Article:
MLB looking at canceling 2020 draft; why such a move makes sense

MLB reportedly is looking at ways of cutting costs as it confronts not having games until at least May because of the coronavirus (COVID-19) outbreak.

One attention-grabbing option reported late Wednesday by The Associated Press: canceling this year’s amateur draft and adjusting the international signing period. The draft is scheduled for mid-June in Omaha, Neb., site of the now-canceled College World Series. The new signing period begins July 2.

It’s unclear whether draft-eligible players could still sign as free agents instead of being selected. This option would be important for pitchers in particular considering the frequency of injuries at the position and possible lost income should they be forced to remain an amateur and then hurt an elbow or shoulder.

Assuming top-tier talent is not shortchanged, here’s a quick analysis of why MLB should cancel:

It makes sense from a baseball standpoint

Prospects have had their high school or college seasons interrupted or canceled because of safety concerns surrouding the virus, so scouts and teams won’t be able to make further evaluations leading up to the draft. Players aren’t able to improve their skills in game competition, either, something that could help a borderline prospect. Some college players will get the chance to try again in 2021 if the NCAA, as expected grants them an extra year of eligibility.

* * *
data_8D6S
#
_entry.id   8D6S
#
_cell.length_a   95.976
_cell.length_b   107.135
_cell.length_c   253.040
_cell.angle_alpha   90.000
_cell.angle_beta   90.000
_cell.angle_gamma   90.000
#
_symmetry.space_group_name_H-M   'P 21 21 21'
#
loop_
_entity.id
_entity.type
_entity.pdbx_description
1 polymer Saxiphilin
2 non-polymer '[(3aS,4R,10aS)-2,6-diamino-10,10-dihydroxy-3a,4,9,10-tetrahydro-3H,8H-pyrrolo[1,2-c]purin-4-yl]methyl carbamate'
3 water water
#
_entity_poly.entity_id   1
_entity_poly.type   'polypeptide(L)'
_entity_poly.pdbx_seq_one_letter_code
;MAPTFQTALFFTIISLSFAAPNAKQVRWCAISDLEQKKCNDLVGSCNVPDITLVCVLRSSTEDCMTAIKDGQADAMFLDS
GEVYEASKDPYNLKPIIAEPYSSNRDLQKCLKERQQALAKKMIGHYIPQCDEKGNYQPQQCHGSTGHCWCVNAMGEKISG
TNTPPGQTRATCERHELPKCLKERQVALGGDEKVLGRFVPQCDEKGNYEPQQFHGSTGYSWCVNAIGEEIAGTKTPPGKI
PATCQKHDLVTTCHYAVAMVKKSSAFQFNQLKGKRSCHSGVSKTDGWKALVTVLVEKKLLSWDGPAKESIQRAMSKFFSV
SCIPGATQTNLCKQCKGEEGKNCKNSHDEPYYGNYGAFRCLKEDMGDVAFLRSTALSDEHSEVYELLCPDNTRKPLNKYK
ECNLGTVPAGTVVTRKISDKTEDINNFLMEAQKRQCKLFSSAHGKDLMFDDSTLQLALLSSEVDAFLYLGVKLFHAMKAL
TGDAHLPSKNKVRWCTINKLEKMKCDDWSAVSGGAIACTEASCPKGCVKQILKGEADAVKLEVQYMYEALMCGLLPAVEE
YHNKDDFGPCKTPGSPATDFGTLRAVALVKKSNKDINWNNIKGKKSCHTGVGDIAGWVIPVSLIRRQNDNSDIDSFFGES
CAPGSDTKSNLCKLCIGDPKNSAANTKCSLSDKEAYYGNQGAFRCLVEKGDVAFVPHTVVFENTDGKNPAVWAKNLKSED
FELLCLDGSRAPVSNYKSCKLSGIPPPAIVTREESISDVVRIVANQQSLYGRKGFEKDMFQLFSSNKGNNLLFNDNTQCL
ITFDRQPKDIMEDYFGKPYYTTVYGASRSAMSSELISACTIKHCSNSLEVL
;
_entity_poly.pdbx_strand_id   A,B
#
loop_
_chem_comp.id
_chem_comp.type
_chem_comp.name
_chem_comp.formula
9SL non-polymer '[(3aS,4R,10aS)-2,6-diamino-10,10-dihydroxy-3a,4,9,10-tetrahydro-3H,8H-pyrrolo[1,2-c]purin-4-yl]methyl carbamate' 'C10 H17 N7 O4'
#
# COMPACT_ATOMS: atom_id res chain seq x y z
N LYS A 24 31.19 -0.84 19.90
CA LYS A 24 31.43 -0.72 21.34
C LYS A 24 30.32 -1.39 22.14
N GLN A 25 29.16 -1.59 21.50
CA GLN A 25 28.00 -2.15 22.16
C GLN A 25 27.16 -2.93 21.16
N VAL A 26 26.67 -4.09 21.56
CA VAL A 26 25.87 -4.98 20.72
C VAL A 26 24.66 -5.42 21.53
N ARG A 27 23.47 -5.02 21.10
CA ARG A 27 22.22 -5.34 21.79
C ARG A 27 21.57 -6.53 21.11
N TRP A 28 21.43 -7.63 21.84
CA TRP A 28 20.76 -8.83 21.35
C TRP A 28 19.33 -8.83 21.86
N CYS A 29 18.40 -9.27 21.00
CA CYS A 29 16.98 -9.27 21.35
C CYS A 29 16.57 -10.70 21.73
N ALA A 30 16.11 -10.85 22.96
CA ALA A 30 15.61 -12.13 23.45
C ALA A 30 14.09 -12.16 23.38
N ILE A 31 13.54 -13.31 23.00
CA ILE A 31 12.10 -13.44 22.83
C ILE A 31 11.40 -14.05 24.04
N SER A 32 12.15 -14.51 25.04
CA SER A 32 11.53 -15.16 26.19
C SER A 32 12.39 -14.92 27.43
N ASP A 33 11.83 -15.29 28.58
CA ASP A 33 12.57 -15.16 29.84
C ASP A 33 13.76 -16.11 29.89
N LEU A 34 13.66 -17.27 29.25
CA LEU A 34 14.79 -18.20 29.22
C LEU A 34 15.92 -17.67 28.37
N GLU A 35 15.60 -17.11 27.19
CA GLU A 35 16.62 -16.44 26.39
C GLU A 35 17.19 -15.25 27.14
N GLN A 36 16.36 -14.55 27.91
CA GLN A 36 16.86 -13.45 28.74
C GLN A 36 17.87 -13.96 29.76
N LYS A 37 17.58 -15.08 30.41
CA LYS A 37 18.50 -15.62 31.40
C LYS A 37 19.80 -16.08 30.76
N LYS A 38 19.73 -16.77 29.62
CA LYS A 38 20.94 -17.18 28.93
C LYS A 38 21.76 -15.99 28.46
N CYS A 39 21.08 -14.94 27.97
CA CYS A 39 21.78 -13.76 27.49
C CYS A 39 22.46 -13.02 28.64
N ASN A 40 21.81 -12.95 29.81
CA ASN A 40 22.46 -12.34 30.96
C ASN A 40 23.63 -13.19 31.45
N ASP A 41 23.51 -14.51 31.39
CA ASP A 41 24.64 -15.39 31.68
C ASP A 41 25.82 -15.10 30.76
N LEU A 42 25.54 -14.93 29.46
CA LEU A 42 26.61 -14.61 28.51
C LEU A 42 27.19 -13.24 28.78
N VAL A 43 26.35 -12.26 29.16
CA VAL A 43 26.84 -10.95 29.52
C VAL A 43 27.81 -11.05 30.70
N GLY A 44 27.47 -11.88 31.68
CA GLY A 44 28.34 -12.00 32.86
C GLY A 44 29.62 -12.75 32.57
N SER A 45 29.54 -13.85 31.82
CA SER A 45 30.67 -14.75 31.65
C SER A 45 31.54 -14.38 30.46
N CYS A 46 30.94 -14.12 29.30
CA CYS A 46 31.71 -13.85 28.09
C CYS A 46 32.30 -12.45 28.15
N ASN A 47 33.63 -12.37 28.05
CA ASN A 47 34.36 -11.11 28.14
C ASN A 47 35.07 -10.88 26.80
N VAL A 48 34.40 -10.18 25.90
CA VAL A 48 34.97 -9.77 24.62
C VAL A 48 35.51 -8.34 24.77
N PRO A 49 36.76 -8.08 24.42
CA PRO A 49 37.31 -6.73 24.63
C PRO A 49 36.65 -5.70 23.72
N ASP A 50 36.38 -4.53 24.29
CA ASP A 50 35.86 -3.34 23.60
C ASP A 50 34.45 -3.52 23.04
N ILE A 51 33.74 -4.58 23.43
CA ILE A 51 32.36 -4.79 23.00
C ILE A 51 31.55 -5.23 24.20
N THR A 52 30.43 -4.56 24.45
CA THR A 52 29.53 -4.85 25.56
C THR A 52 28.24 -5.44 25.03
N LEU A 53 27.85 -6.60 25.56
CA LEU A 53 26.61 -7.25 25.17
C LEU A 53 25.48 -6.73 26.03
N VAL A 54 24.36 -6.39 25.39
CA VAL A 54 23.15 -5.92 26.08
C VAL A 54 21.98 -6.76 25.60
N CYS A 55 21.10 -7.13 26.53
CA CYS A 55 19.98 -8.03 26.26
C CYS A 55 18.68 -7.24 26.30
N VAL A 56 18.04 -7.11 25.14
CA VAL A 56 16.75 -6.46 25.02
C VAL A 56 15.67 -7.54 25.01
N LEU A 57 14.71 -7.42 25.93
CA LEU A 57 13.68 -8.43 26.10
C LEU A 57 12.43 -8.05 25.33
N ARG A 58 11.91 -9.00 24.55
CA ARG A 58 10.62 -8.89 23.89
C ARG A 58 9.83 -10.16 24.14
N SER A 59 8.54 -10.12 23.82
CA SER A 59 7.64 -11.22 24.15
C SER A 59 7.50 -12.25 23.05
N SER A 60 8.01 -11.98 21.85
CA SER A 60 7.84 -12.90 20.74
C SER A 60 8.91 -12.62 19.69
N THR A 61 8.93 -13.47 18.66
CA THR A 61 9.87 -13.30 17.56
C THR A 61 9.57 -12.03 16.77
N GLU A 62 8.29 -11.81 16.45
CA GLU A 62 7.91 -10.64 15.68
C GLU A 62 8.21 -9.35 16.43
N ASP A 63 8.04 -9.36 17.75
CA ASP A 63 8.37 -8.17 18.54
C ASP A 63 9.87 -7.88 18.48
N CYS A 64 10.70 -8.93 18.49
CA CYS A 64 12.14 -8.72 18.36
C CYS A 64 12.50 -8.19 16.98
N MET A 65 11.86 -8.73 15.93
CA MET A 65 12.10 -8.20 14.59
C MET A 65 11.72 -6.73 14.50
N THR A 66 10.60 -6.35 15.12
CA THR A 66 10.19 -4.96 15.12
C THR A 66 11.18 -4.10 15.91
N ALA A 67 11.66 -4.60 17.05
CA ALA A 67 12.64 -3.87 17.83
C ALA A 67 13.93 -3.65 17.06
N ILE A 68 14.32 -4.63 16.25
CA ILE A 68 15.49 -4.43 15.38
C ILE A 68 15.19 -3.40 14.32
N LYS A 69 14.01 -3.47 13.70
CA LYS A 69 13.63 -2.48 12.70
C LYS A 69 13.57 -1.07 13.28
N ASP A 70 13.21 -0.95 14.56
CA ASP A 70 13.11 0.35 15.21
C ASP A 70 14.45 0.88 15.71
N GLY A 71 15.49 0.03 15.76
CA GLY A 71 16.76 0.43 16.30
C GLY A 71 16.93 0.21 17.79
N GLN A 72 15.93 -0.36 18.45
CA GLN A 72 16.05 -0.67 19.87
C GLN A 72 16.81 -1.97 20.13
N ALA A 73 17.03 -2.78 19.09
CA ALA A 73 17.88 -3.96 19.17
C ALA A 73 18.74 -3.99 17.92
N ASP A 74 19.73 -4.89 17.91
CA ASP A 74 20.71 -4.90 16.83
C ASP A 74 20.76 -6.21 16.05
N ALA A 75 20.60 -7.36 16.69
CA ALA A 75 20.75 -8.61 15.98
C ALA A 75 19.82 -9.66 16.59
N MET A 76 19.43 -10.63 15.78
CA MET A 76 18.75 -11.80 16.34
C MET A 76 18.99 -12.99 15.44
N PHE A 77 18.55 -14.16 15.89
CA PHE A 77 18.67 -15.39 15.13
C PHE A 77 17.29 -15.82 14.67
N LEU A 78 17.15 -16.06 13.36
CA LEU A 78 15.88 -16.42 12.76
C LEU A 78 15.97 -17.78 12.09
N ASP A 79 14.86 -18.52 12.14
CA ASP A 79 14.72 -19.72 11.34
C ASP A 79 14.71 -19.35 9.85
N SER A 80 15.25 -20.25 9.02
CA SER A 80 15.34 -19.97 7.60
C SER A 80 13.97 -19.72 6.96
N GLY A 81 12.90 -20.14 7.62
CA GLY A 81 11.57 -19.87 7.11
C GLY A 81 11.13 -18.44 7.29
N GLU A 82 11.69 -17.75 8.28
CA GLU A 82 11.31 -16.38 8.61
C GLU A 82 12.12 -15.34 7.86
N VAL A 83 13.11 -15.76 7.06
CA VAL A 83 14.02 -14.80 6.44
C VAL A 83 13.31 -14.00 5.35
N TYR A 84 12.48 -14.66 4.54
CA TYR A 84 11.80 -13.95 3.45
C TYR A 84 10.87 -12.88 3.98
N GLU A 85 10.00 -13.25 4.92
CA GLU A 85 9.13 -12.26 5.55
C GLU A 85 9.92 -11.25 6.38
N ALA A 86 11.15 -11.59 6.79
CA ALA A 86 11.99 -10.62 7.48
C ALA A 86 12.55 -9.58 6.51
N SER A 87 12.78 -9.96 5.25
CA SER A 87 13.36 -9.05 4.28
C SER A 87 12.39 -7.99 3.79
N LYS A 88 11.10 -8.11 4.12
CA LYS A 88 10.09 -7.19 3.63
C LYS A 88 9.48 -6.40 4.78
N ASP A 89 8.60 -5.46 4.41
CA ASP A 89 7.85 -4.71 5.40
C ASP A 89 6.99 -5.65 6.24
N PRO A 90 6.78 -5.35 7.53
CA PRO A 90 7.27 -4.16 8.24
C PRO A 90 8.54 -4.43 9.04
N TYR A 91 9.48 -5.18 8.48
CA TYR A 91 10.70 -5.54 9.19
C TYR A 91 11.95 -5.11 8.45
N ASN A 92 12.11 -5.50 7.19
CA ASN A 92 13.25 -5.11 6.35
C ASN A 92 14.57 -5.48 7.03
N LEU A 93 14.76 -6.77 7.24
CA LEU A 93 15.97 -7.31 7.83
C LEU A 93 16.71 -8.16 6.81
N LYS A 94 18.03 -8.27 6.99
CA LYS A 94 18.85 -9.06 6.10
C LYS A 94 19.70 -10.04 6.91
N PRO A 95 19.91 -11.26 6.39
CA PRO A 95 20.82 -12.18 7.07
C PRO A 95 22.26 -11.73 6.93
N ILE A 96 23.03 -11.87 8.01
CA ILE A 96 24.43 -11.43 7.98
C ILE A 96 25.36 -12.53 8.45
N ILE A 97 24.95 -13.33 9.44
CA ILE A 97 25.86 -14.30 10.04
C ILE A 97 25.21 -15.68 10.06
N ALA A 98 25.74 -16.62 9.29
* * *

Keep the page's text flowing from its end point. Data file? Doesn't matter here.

CORONAVIRUS UPDATES: Cancellations amid the pandemic

Less game action adds uncertainty for teams, who gamble every year on 40 or so amateurs in the hope that some of them will become top-flight major leaguers.

It’s a worthwhile business move

The AP reported that the 30 MLB clubs spend about $400 million a year combined on signing bonuses for amateur players. Draft picks receive the majority of that money, with seven-figure bonuses set aside for first-rounders. Again, teams won’t be as comfortable investing in players who haven’t played a full amateur season. 

International spending has been capped and spread out evenly among clubs in recent years to promote competitive balance in the $10 billion industry; according to figures from Baseball America, teams have $166.2 million, or about $5.5 million per team, to spend for the 2019-20 signing period, which ends June 15.

Draft and international signing rules are subject to collective bargaining, and so MLB is in discussions with the MLB Players Association about these possible changes as well as multiple other financial aspects of the CBA, including advancing money to MLB players, who don’t receive checks until after the season starts.

The AP pointed out that MLB could unilaterally change the CBA based on the national emergency that is in effect because of the global coronavirus pandemic.

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